Whenever a movie is based on something, there is always hesitation that the base work is going to be rather difficult to adapt to be something interesting for an audience to engage with as a film. However, when that film is also based on a thread of tweets, there is even more hesitation from the audience because how on earth could a film based on a series of tweets actually captivate an audience? This has been done, to my knowledge, once before with Zola (2020) and that turned out to be one of the wildest and creatively insane movies I’ve ever seen. With Dear David, John McPhail (Anna and the Apocalypse) brings this haunting, chilling, and downright disturbing thread to life with a cast that captivates the horrors best they can, but something lacks to get the audiences to further feel the dread and chills that the actual thread delivered to the forefront.
Adam Ellis (Augustus Prew) works at BuzzFeed and is starting to have disturbing nightmares of a dead child haunting him, almost mocking him as it sits in a rocking chair in his room, tormenting him. The dead child in question is David (Cameron Nicoll) and he has some rules. You can ask him questions, but only two, never three. While Adam is living his own nightmare, his co-worker and friend Evelyn (Andrea Bang) believes him, while his boss Bryce (Justin Long) is just trying to protect BuzzFeed and is more focused on deadlines and Adam keeping it together.
The problem with Dear David is that outside of Augustus Prew, every other character feels just like a plot device. They’re not given enough to work with to create a world for their character to exist in and thusly just fall to the wayside. Even in the original tweets, it was mostly focused on Adam and David, which made the entire thread creepier and it didn’t divulge Adam’s life outside of his apartment, staying focused where David reigned supreme. However, though, Augustus Prew does breathe life into David and ensures that there is a level of eeriness and creepiness to bring the scares and torment to life, and, thusly, gives audiences something to sit in, and while they might go and search the thread now (if they haven’t already read it), they at least know what awaits them after the credits roll.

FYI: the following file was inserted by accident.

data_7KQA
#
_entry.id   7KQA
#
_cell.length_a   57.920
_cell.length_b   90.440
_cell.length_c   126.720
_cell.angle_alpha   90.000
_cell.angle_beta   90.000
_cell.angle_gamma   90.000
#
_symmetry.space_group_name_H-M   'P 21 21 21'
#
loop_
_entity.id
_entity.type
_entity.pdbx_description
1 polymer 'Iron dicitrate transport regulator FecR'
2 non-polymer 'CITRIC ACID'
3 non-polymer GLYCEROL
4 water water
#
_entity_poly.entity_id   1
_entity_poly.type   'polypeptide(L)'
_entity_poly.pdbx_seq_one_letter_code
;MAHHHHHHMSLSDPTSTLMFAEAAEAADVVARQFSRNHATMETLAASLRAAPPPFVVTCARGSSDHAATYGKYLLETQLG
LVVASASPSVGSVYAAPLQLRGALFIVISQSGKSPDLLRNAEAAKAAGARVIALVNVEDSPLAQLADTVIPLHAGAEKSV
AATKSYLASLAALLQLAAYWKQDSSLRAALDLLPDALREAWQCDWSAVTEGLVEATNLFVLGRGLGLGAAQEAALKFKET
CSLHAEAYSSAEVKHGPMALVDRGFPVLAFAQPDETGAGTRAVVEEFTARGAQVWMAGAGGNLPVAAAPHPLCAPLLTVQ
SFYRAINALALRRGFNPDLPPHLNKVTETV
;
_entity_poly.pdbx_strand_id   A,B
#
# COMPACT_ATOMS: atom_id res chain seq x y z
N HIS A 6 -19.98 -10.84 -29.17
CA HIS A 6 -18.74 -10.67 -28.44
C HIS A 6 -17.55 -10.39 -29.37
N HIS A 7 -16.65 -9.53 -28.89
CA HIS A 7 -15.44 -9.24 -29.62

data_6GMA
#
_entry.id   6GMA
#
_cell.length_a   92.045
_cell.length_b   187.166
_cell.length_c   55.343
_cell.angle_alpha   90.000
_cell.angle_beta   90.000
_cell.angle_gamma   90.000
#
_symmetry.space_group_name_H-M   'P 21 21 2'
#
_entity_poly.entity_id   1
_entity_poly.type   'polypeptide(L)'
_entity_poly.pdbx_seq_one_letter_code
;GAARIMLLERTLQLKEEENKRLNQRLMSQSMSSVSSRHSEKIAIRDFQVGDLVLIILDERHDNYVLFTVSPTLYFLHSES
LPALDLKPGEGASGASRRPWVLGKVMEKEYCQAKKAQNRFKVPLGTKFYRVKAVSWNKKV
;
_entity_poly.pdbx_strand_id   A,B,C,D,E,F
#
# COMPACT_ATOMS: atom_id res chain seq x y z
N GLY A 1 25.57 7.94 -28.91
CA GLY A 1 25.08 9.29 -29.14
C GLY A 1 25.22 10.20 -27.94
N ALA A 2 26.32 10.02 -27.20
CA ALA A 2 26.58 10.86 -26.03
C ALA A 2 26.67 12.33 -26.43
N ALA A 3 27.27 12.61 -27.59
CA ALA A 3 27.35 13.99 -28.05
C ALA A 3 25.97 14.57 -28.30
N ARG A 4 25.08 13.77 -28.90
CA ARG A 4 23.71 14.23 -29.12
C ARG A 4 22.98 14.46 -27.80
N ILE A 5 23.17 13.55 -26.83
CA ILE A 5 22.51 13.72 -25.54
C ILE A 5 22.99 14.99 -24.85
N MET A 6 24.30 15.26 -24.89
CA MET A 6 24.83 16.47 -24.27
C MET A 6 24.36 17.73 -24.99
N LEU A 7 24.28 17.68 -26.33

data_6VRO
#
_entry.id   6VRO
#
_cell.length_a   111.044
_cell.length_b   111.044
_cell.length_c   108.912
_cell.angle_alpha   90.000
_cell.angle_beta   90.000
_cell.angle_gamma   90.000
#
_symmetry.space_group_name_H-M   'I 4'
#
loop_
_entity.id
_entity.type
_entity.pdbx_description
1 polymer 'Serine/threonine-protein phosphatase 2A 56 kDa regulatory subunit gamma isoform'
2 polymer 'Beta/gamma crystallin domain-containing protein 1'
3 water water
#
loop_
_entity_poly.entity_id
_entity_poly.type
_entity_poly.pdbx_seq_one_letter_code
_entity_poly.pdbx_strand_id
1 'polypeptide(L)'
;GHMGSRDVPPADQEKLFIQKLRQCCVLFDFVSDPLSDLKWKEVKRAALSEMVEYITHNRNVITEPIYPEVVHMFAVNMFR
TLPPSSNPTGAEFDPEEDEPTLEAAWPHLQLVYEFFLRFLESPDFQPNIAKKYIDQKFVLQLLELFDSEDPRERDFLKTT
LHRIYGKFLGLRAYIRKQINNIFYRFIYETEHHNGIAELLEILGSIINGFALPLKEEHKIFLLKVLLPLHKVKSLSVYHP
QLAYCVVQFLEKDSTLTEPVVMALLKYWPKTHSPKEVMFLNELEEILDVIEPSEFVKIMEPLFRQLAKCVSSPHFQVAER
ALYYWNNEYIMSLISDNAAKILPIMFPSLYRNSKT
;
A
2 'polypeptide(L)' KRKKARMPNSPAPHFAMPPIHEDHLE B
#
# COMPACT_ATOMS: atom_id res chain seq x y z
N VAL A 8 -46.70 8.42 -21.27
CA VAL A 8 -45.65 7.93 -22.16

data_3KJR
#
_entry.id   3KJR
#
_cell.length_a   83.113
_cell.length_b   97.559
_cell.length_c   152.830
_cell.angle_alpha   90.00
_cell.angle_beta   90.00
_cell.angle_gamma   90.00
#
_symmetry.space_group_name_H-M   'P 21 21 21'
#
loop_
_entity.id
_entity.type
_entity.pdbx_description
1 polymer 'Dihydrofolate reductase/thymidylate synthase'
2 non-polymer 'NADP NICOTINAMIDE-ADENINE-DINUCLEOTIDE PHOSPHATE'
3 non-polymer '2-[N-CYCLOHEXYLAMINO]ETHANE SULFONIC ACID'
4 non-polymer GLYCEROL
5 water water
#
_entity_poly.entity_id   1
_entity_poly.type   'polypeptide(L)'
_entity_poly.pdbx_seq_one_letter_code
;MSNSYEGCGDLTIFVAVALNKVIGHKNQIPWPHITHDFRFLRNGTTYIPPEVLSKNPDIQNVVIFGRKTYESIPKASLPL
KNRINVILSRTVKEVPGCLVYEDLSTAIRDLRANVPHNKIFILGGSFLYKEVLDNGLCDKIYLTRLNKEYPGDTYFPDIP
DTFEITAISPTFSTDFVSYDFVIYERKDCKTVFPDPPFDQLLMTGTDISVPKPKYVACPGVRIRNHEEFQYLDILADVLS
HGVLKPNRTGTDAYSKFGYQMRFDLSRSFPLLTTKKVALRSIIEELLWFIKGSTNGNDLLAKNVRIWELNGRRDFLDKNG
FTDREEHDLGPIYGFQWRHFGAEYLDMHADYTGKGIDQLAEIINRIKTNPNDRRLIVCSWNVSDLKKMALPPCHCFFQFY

Evan Turner (The Out-Laws) and first-time screenwriter Mike Van Waes collaborate together to bring these tweets to life, but the issue lies in the ideology of creating something more than what the original thread gave us, and, unfortunately, that is where the movie loses its footing. The thread almost entirely stayed within Adam’s apartment and that truly added to the creepiness and intense vibe that would send chills down ones’ spines and have them checking every corner of their living spaces. But by eliminating that near single atmosphere and having Adam be at work and realize he’s slowly losing his grip on reality breaks that tension that the thread provided and, thusly, creates an environment for the audience to have a near sigh of relief after intensity, eliminating that ever-present bone-chilling vibe of the original thread.
Dear David does something that is incredibly challenging and most could not pull off, and that is adapting a series of tweets into a full-length feature film. John McPhail manages to create a world for the audience to sink their teeth into and creates a sense of unease with the script by Evan Turner and Mike Van Waes, but, unfortunately, Dear David misses the mark of sheer dread and tension due to creative license and the supporting cast being rather utterly wasted. Dear David provides some of the scares, but the true horror still lies within the tweets of Adam Ellis. Read them while you still can.
In theaters, on VOD, and digital October 13th, 2023.
For more information, head to the official Lionsgate Dear David webpage.
Final Score: 3.5 out of 5.